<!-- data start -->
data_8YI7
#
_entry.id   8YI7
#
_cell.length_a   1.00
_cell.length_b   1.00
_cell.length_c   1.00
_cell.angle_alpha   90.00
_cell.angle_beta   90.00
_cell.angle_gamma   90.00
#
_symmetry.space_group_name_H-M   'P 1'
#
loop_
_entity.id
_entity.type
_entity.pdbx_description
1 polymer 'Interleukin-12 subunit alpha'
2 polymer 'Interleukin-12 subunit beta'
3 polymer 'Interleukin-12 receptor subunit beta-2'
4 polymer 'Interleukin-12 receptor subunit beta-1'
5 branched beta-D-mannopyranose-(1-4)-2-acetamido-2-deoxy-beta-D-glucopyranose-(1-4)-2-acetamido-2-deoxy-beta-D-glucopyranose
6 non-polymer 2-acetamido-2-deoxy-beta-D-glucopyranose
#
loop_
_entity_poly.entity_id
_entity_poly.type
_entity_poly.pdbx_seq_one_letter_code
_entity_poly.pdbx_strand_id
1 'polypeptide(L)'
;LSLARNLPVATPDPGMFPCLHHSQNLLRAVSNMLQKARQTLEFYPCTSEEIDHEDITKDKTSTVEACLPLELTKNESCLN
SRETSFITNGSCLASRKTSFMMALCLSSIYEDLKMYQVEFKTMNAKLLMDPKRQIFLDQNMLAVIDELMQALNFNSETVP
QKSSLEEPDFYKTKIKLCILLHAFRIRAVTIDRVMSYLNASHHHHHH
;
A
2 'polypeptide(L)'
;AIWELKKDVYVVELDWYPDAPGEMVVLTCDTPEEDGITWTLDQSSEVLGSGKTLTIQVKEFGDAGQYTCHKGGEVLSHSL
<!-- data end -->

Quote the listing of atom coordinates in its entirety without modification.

data_8YI7
#
_entry.id   8YI7
#
_cell.length_a   1.00
_cell.length_b   1.00
_cell.length_c   1.00
_cell.angle_alpha   90.00
_cell.angle_beta   90.00
_cell.angle_gamma   90.00
#
_symmetry.space_group_name_H-M   'P 1'
#
loop_
_entity.id
_entity.type
_entity.pdbx_description
1 polymer 'Interleukin-12 subunit alpha'
2 polymer 'Interleukin-12 subunit beta'
3 polymer 'Interleukin-12 receptor subunit beta-2'
4 polymer 'Interleukin-12 receptor subunit beta-1'
5 branched beta-D-mannopyranose-(1-4)-2-acetamido-2-deoxy-beta-D-glucopyranose-(1-4)-2-acetamido-2-deoxy-beta-D-glucopyranose
6 non-polymer 2-acetamido-2-deoxy-beta-D-glucopyranose
#
loop_
_entity_poly.entity_id
_entity_poly.type
_entity_poly.pdbx_seq_one_letter_code
_entity_poly.pdbx_strand_id
1 'polypeptide(L)'
;LSLARNLPVATPDPGMFPCLHHSQNLLRAVSNMLQKARQTLEFYPCTSEEIDHEDITKDKTSTVEACLPLELTKNESCLN
SRETSFITNGSCLASRKTSFMMALCLSSIYEDLKMYQVEFKTMNAKLLMDPKRQIFLDQNMLAVIDELMQALNFNSETVP
QKSSLEEPDFYKTKIKLCILLHAFRIRAVTIDRVMSYLNASHHHHHH
;
A
2 'polypeptide(L)'
;AIWELKKDVYVVELDWYPDAPGEMVVLTCDTPEEDGITWTLDQSSEVLGSGKTLTIQVKEFGDAGQYTCHKGGEVLSHSL